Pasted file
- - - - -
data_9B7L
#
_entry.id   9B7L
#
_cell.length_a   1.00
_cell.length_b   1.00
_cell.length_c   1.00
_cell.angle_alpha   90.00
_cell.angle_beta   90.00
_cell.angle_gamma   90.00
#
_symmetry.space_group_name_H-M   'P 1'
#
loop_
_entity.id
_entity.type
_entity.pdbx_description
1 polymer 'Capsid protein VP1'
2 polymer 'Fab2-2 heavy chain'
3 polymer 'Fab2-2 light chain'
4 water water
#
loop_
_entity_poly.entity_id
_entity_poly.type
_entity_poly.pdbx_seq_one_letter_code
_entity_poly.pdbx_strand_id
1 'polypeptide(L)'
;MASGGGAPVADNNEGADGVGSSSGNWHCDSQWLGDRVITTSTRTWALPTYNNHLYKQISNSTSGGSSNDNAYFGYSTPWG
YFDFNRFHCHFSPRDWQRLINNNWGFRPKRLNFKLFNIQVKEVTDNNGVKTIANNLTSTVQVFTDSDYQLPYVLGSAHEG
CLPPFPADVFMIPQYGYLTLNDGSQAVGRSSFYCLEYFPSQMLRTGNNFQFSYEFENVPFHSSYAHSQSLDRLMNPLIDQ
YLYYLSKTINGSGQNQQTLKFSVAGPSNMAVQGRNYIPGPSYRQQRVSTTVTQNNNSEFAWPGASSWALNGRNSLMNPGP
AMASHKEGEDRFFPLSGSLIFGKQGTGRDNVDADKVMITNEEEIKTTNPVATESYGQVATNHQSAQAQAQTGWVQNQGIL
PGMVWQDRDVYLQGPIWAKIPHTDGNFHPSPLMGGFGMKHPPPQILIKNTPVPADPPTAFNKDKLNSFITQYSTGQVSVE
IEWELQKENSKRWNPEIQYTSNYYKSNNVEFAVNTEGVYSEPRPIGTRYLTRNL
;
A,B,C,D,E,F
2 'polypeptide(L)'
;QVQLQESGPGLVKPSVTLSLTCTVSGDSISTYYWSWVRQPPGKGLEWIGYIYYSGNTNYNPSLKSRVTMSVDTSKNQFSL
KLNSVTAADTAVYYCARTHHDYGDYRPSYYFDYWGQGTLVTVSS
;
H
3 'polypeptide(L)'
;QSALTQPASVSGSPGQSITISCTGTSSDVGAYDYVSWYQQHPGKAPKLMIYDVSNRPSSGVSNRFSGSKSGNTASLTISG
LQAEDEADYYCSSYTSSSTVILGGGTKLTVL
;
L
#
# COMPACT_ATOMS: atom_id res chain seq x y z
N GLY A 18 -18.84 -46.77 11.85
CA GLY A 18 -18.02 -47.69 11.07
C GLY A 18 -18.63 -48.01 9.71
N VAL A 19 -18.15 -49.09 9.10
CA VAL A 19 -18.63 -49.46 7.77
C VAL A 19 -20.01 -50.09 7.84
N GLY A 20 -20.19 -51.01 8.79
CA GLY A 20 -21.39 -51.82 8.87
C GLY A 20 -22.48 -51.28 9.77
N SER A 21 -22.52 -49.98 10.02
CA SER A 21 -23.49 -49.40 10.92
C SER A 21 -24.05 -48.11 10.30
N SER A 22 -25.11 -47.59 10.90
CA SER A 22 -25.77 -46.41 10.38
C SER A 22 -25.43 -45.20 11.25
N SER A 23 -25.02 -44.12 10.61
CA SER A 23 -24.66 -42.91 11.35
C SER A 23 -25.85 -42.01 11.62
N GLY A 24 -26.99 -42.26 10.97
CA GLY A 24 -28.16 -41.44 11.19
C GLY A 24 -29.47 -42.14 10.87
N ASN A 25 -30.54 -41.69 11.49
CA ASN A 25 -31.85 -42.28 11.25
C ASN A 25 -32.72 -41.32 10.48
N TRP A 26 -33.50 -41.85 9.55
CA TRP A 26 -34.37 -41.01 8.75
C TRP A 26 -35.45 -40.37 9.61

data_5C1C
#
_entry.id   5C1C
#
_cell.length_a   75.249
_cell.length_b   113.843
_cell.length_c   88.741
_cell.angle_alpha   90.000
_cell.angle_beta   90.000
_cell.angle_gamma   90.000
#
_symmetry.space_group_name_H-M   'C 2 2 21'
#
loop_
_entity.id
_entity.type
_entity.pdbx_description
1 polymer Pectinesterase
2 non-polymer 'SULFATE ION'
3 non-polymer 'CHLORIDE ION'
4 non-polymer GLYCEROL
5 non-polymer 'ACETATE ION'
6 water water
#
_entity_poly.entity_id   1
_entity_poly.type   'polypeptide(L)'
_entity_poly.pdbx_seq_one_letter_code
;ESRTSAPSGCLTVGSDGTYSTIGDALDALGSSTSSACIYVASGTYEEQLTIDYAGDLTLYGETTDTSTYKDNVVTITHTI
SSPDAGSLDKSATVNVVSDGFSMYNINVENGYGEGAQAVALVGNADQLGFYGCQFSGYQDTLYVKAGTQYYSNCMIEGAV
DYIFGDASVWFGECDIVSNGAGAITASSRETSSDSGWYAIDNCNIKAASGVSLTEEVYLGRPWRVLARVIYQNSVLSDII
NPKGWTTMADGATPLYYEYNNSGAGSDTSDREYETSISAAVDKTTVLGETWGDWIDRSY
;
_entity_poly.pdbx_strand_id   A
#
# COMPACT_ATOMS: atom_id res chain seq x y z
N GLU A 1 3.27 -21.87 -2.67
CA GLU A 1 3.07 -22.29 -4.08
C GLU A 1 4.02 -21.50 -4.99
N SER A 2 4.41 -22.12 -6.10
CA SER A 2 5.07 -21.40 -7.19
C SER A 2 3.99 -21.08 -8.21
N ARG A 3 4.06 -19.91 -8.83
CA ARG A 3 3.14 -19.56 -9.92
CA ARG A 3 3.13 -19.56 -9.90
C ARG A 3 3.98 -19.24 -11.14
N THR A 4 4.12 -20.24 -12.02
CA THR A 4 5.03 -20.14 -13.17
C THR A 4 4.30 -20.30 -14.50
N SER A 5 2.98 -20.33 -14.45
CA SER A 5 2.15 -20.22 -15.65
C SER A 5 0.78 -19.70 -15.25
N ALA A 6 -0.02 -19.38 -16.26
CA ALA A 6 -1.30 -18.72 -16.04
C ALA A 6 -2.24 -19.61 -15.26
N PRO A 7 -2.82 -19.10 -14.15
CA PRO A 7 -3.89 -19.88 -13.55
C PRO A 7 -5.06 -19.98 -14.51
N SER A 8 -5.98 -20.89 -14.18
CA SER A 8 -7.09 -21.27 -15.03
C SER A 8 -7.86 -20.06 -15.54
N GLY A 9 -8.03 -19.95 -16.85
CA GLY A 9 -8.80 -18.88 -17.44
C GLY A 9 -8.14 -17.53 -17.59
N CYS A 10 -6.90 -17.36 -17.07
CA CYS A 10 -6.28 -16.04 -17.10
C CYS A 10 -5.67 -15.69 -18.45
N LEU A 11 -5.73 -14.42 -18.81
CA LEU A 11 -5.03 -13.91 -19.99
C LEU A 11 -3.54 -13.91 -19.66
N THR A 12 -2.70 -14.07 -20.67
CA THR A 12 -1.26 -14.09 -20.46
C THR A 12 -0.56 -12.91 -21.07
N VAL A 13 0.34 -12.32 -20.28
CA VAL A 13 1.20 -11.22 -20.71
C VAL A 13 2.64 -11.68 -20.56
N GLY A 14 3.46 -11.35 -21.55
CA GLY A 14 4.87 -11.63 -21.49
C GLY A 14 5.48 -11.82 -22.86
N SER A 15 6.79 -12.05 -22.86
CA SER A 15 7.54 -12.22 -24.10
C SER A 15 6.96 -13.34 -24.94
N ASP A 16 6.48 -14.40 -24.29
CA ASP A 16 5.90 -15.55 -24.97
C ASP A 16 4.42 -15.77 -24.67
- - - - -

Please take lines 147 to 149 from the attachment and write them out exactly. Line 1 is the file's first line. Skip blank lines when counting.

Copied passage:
CA THR A 12 -1.26 -14.09 -20.46
C THR A 12 -0.56 -12.91 -21.07
N VAL A 13 0.34 -12.32 -20.28